10 Tips for Writing a Novel Fast(er)
Writing a novel is a long game, no way around it. But I’ve helped many writers get to THE END, and I know there are ways to shorten the curve. I’ve listed my favorite get-your-novel-written approaches below. From first concept to first draft, these tips will help writers get their novels onto the page.
Fast(er) novel-writing strategies
1) Think “draft,” not “polished manuscript.” We read published novels and see that they proceed from cleanly edited start to well-honed end. So it’s natural to imagine our book-writing process should follow suit. We decide to create a polished novel—complete with sharp prose, fully developed characters, and beautiful images—as we go.
But it’s actually much more efficient to write our novels as a series of tdrafts. On the first pass of your story, go rough. Next draft, revise to fulfill what’s missing from the first. And save the polishing for your final version.
2) Save editing for later. Rather than stopping to tweak grammar or manage a particular sentence, keep the words flowing! It’s important to get your story DOWN, and broad strokes will help you do that. Don’t want to risk losing your story-telling traction for an errant period or awkward bit of description. Come back and fine-tune later.
3) Make margin notes while writing your novel. Rather than editing as you go, add margin notes to your document. When you revise, these will act as a sort of breadcrumb trail, reminding you what you thought might improve a scene, character, or plot thread. It’s quicker—and less of a creative interruption—to make a general note to consider later than to halt your momentum to wrangle a specific passage.
4) 1000 words a day will get you there—fast! Does 1000 words seem like a lot? Too much?! What if I remind you that 1000 words is actually only four lit-industry standard pages? Does that make it seem more doable? 1000 words a day (even with weekends off), will net you a complete draft fast!
Map it out to write your novel faster
5) Outline your novel. Know where you’re taking your characters before you pack their bags and hit the draft-writing road. Just clarifying your major plot points will help. However, the more detailed your outline, the more quickly you’ll be able to complete your initial draft.
Some writers fear outlining will make their story feel contrived. My work with novelists has shown otherwise. The outlining process can be just as creative and deep as any other aspect of writing your novel.
5a) “I’m a pantser,” you say? Okay! Go ahead; pants your way through your first draft. Before revising, though, outline what you have. That should help you see if you need to create better flow or more suspense or stronger character arcs.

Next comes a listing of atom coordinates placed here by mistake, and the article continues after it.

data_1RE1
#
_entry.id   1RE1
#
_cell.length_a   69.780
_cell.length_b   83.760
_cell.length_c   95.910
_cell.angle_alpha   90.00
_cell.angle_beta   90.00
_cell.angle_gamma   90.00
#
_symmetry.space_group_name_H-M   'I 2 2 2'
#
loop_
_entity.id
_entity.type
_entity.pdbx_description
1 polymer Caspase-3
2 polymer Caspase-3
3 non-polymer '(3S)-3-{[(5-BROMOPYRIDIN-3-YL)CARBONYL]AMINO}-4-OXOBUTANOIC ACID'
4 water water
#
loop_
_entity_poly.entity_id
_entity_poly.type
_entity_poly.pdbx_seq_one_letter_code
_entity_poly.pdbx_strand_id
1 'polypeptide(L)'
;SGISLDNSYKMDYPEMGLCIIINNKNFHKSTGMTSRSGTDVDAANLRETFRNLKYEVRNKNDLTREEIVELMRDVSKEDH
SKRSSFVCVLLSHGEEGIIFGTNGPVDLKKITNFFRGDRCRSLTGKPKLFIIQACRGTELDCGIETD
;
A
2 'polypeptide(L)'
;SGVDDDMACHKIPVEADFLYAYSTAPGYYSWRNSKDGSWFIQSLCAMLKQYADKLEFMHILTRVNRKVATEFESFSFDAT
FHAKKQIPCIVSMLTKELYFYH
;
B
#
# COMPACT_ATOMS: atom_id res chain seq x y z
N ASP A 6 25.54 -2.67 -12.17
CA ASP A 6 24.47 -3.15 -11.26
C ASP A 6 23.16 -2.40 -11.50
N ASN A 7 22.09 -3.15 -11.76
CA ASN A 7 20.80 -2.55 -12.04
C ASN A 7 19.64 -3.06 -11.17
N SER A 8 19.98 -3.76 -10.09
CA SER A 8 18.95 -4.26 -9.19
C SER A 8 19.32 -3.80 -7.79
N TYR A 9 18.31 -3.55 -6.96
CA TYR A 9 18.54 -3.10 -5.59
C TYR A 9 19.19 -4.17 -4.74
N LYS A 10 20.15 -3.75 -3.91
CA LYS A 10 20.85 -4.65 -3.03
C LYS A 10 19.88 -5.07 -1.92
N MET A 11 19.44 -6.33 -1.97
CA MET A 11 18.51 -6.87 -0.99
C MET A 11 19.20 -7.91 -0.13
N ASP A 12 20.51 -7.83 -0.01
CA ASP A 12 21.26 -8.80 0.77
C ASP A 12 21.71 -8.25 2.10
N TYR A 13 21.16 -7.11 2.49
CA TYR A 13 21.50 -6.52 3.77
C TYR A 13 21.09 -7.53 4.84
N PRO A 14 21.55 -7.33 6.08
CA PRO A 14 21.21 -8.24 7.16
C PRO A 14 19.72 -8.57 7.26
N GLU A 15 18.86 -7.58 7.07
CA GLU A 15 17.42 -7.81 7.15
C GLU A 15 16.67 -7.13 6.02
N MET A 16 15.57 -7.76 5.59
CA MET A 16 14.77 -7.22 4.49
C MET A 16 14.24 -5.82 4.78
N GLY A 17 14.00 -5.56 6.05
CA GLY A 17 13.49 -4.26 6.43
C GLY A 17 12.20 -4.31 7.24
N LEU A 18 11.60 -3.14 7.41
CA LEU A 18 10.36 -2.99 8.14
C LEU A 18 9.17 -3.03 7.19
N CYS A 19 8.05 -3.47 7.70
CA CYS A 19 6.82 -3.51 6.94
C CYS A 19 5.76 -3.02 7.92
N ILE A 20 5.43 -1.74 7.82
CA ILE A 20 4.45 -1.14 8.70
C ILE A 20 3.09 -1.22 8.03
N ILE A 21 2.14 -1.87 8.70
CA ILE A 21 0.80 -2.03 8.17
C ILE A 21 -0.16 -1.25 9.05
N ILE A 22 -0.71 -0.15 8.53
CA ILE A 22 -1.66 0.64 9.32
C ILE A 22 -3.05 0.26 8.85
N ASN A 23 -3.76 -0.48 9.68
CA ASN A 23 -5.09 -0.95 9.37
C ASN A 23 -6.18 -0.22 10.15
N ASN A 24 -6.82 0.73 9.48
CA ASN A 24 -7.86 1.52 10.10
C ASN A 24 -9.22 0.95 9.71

My book, PLOTTING YOUR NOVEL WITH THE PLOT CLOCK, is a quick read and explains a basic approach to outlining your novel.
6) Hop around! Take the advice “Pick Only Ripe Apples,” from LIFE, PAINT, and PASSION, by Michele Cassou and Stewart Cubley:
To keep your process flowing, to feel the enjoyment of creation, you first need to go where it is easy. Easy means ripe. Go where you are attracted…. While you work on the part that is easy, other parts will mature in you, and they will be ready and waiting. You move step by step, from the easiest to the easiest. It is never tedious or tiring because there is no need to force anything. Depth resides more in surrendering to spontaneity than in hardworking struggle.
Apply this to writing your novel. Follow your instincts. No need to pick up where you left off. And if you’ve created an outline, you’ll never get lost in the dark woods of your story!
7) Limit yourself to a single point of view. Sure, there are times when one point of view (POV) won’t get the job done. But a single POV story can be quite compelling—and surprisingly complex. Mystery phenom Tana French writes many of her best-selling novels from a single point of view—IN THE WOODS, for example. Her psychologically rich books have won critical and popular acclaim.
Multiple POVs require multiple character arcs—which is both complicated and time consuming. Want to fast-track your novel? Try focusing on a single POV character.
8) Write for just one hour. It can be a huge accomplishment to carve out time to write. And I’m suggesting you stop after just sixty measly minutes?
Yup. I am. Well-regarded artist Nicholas Wilton suggests we limit our creative sessions to an hour. That’s when we’re most effective, he says. I find this to be true. As I enter the second hour of painting or writing, I get circular in my thinking and tight in my expression—neither of which is conducive to making fresh and exciting work.
9) Walk daily. Many writers swear by their daily walks. Why? Walking gives us an oxygen boost. Also, a change of scenery can enliven our brains. And taking a walk can help us solve story problems. We set out for a stroll feeling stuck, only to return with the solution in hand.
10) Write your novel in November. “NaNoWriMo,” short for National Novel Writing Month, is a month-long, nationwide novel-writing fest that takes place every November! Participation is free—and knowing you’re part of a coast-to-coast cadre of novel writers will fill your tank.
For more ideas, check out these two articles: “How to Write a Novel” and “Plotting Your Novel: 5 Fabulous Tips.”
Would you like to discuss your book with a top writing coach?
I’m available to be your professional writing coach. Schedule your free consultation and check out “Should I Hire a Writing Coach” in THE WRITER magazine.